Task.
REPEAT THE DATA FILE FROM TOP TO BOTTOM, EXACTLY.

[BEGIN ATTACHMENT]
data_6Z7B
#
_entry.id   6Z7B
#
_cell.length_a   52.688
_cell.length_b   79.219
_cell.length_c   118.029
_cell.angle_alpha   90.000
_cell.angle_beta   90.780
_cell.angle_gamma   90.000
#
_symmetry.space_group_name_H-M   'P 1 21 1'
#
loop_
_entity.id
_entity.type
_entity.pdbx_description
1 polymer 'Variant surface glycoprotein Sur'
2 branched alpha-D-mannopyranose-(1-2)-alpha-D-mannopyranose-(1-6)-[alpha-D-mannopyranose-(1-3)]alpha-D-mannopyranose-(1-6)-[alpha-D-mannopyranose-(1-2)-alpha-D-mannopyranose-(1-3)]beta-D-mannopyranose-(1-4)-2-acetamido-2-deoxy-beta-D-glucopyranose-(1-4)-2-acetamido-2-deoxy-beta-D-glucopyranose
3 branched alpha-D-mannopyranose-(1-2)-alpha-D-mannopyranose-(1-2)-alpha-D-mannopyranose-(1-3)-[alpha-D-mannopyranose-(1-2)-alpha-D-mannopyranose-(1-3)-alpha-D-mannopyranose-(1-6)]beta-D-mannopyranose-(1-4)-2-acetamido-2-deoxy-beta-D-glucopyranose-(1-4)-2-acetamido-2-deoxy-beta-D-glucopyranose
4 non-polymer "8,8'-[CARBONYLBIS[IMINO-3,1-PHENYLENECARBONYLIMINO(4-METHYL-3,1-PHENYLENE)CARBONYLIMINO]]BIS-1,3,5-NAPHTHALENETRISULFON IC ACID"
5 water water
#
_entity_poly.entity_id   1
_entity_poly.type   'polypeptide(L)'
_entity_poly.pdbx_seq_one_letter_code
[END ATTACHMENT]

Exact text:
data_6Z7B
#
_entry.id   6Z7B
#
_cell.length_a   52.688
_cell.length_b   79.219
_cell.length_c   118.029
_cell.angle_alpha   90.000
_cell.angle_beta   90.780
_cell.angle_gamma   90.000
#
_symmetry.space_group_name_H-M   'P 1 21 1'
#
loop_
_entity.id
_entity.type
_entity.pdbx_description
1 polymer 'Variant surface glycoprotein Sur'
2 branched alpha-D-mannopyranose-(1-2)-alpha-D-mannopyranose-(1-6)-[alpha-D-mannopyranose-(1-3)]alpha-D-mannopyranose-(1-6)-[alpha-D-mannopyranose-(1-2)-alpha-D-mannopyranose-(1-3)]beta-D-mannopyranose-(1-4)-2-acetamido-2-deoxy-beta-D-glucopyranose-(1-4)-2-acetamido-2-deoxy-beta-D-glucopyranose
3 branched alpha-D-mannopyranose-(1-2)-alpha-D-mannopyranose-(1-2)-alpha-D-mannopyranose-(1-3)-[alpha-D-mannopyranose-(1-2)-alpha-D-mannopyranose-(1-3)-alpha-D-mannopyranose-(1-6)]beta-D-mannopyranose-(1-4)-2-acetamido-2-deoxy-beta-D-glucopyranose-(1-4)-2-acetamido-2-deoxy-beta-D-glucopyranose
4 non-polymer "8,8'-[CARBONYLBIS[IMINO-3,1-PHENYLENECARBONYLIMINO(4-METHYL-3,1-PHENYLENE)CARBONYLIMINO]]BIS-1,3,5-NAPHTHALENETRISULFON IC ACID"
5 water water
#
_entity_poly.entity_id   1
_entity_poly.type   'polypeptide(L)'
_entity_poly.pdbx_seq_one_letter_code